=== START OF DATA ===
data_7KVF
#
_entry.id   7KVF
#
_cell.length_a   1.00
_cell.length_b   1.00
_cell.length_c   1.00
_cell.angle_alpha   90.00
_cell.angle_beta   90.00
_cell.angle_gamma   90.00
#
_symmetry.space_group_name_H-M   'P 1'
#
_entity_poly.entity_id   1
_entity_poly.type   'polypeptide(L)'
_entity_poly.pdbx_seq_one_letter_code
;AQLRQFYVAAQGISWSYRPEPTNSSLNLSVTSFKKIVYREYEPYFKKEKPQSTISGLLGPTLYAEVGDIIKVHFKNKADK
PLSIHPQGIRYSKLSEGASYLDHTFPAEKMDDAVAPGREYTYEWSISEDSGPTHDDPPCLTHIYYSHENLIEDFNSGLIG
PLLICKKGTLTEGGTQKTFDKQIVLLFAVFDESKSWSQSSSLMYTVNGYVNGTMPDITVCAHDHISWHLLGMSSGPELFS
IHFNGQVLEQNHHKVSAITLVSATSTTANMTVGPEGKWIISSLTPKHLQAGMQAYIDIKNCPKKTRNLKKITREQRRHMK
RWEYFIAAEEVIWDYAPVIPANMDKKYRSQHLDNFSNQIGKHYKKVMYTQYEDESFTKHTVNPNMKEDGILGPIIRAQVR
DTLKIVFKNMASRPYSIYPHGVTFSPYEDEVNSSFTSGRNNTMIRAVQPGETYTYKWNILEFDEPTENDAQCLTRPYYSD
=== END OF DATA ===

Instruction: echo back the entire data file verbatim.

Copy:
data_7KVF
#
_entry.id   7KVF
#
_cell.length_a   1.00
_cell.length_b   1.00
_cell.length_c   1.00
_cell.angle_alpha   90.00
_cell.angle_beta   90.00
_cell.angle_gamma   90.00
#
_symmetry.space_group_name_H-M   'P 1'
#
_entity_poly.entity_id   1
_entity_poly.type   'polypeptide(L)'
_entity_poly.pdbx_seq_one_letter_code
;AQLRQFYVAAQGISWSYRPEPTNSSLNLSVTSFKKIVYREYEPYFKKEKPQSTISGLLGPTLYAEVGDIIKVHFKNKADK
PLSIHPQGIRYSKLSEGASYLDHTFPAEKMDDAVAPGREYTYEWSISEDSGPTHDDPPCLTHIYYSHENLIEDFNSGLIG
PLLICKKGTLTEGGTQKTFDKQIVLLFAVFDESKSWSQSSSLMYTVNGYVNGTMPDITVCAHDHISWHLLGMSSGPELFS
IHFNGQVLEQNHHKVSAITLVSATSTTANMTVGPEGKWIISSLTPKHLQAGMQAYIDIKNCPKKTRNLKKITREQRRHMK
RWEYFIAAEEVIWDYAPVIPANMDKKYRSQHLDNFSNQIGKHYKKVMYTQYEDESFTKHTVNPNMKEDGILGPIIRAQVR
DTLKIVFKNMASRPYSIYPHGVTFSPYEDEVNSSFTSGRNNTMIRAVQPGETYTYKWNILEFDEPTENDAQCLTRPYYSD